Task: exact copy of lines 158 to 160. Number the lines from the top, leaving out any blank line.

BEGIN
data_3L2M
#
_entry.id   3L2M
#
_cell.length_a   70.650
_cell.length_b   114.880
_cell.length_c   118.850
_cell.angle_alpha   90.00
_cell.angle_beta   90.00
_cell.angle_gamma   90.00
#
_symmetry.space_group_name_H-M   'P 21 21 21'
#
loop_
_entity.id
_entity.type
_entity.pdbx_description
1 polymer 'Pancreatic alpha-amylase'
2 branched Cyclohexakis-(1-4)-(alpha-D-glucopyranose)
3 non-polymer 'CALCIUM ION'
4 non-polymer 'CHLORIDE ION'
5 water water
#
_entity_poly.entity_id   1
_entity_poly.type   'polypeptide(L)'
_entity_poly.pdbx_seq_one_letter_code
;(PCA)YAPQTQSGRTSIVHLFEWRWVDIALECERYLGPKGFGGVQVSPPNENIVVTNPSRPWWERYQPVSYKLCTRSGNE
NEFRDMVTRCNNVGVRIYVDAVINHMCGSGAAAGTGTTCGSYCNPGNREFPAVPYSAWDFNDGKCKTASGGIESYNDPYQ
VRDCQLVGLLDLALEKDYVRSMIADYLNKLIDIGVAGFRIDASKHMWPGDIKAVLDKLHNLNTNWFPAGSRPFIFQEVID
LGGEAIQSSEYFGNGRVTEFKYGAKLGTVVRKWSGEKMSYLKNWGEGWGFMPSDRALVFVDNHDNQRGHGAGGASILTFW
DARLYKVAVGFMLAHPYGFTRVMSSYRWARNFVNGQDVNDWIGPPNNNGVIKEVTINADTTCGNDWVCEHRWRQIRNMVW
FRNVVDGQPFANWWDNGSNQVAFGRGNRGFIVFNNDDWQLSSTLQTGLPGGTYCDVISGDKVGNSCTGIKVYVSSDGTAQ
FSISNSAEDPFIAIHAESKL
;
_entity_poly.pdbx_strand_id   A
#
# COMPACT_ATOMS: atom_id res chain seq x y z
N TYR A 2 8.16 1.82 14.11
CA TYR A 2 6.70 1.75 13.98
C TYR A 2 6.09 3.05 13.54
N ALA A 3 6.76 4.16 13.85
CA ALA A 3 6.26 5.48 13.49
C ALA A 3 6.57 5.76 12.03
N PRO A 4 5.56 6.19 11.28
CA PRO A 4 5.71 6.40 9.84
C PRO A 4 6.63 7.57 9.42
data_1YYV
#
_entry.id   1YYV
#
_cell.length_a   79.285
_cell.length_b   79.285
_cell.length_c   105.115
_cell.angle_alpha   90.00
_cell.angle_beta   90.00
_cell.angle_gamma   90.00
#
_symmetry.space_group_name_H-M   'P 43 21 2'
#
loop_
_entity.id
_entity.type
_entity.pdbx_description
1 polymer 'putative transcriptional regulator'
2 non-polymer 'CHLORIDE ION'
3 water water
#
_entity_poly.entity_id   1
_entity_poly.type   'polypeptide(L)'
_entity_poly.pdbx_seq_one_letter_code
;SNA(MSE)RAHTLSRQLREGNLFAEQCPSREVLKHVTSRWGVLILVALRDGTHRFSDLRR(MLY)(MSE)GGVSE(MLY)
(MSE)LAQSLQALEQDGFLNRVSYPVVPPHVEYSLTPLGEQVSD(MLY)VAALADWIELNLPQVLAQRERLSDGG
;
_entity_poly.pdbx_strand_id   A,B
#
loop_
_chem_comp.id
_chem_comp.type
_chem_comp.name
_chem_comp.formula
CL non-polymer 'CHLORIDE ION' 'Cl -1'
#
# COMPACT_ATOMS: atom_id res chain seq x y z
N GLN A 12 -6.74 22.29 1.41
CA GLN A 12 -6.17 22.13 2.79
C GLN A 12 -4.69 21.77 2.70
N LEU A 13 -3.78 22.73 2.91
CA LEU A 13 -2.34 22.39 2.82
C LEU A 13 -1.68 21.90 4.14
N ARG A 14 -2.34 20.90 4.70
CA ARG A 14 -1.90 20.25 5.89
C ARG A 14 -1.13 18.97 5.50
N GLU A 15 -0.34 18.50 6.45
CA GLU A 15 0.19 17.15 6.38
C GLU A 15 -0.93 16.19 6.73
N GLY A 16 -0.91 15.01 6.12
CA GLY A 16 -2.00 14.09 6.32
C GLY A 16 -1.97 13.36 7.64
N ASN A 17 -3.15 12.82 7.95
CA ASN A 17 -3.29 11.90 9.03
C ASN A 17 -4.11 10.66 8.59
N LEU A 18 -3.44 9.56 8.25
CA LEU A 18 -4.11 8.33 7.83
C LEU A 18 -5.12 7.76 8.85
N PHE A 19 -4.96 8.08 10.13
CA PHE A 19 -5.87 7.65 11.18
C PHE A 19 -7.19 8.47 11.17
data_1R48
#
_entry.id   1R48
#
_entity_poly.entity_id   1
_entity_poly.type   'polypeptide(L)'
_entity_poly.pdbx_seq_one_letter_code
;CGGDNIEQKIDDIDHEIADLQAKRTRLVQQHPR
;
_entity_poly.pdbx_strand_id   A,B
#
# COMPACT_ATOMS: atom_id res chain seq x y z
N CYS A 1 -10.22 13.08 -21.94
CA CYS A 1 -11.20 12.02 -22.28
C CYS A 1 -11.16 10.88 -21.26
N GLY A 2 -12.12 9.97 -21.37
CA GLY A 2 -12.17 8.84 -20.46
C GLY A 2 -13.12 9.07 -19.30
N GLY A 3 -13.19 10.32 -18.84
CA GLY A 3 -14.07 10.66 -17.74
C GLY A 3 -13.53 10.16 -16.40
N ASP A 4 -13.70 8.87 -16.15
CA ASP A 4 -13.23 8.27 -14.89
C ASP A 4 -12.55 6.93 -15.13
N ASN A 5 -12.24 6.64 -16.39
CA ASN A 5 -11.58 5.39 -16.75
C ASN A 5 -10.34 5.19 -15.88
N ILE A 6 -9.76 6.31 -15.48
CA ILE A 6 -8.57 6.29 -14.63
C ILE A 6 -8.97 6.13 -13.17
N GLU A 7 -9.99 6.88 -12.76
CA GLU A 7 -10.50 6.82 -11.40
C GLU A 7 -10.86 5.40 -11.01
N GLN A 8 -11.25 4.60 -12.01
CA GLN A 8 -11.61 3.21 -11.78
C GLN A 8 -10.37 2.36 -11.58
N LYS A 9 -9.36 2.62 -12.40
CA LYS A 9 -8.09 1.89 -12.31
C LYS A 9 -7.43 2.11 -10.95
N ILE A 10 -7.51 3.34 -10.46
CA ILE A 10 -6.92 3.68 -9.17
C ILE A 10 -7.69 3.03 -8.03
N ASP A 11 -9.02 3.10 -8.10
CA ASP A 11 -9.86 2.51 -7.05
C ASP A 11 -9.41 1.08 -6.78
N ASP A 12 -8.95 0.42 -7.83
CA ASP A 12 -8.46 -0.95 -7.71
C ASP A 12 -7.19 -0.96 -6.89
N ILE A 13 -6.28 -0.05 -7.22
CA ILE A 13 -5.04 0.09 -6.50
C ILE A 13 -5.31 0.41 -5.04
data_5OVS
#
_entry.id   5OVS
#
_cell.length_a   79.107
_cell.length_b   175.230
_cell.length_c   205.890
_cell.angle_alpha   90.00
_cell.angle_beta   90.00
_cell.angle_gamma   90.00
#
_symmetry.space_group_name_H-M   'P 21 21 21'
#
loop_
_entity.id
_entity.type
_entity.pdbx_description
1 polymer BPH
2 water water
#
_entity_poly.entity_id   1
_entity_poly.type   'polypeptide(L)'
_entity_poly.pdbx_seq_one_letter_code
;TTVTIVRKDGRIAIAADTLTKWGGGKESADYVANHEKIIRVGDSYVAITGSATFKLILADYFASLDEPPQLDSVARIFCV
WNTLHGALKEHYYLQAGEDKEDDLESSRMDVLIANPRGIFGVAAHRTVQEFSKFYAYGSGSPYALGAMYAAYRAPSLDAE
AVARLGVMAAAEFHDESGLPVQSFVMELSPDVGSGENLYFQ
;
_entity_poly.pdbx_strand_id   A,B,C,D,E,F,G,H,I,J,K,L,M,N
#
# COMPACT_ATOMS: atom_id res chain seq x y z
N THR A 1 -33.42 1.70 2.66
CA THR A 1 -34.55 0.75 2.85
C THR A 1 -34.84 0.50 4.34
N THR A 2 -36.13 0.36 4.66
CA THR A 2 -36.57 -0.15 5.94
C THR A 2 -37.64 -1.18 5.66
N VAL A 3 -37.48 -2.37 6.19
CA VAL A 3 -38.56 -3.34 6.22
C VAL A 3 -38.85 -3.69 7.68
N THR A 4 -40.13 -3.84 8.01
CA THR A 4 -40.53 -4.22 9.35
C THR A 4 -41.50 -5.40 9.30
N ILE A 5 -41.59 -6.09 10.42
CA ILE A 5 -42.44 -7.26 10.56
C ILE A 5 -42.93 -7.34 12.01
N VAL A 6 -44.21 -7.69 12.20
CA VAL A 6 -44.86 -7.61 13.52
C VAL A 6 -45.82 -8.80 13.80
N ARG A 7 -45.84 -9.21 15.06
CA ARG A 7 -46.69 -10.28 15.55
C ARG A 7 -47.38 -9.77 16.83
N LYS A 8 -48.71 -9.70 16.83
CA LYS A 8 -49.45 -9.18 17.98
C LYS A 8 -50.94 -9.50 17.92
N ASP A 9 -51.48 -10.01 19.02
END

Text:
C ILE A 13 -5.31 0.41 -5.04
data_5OVS
#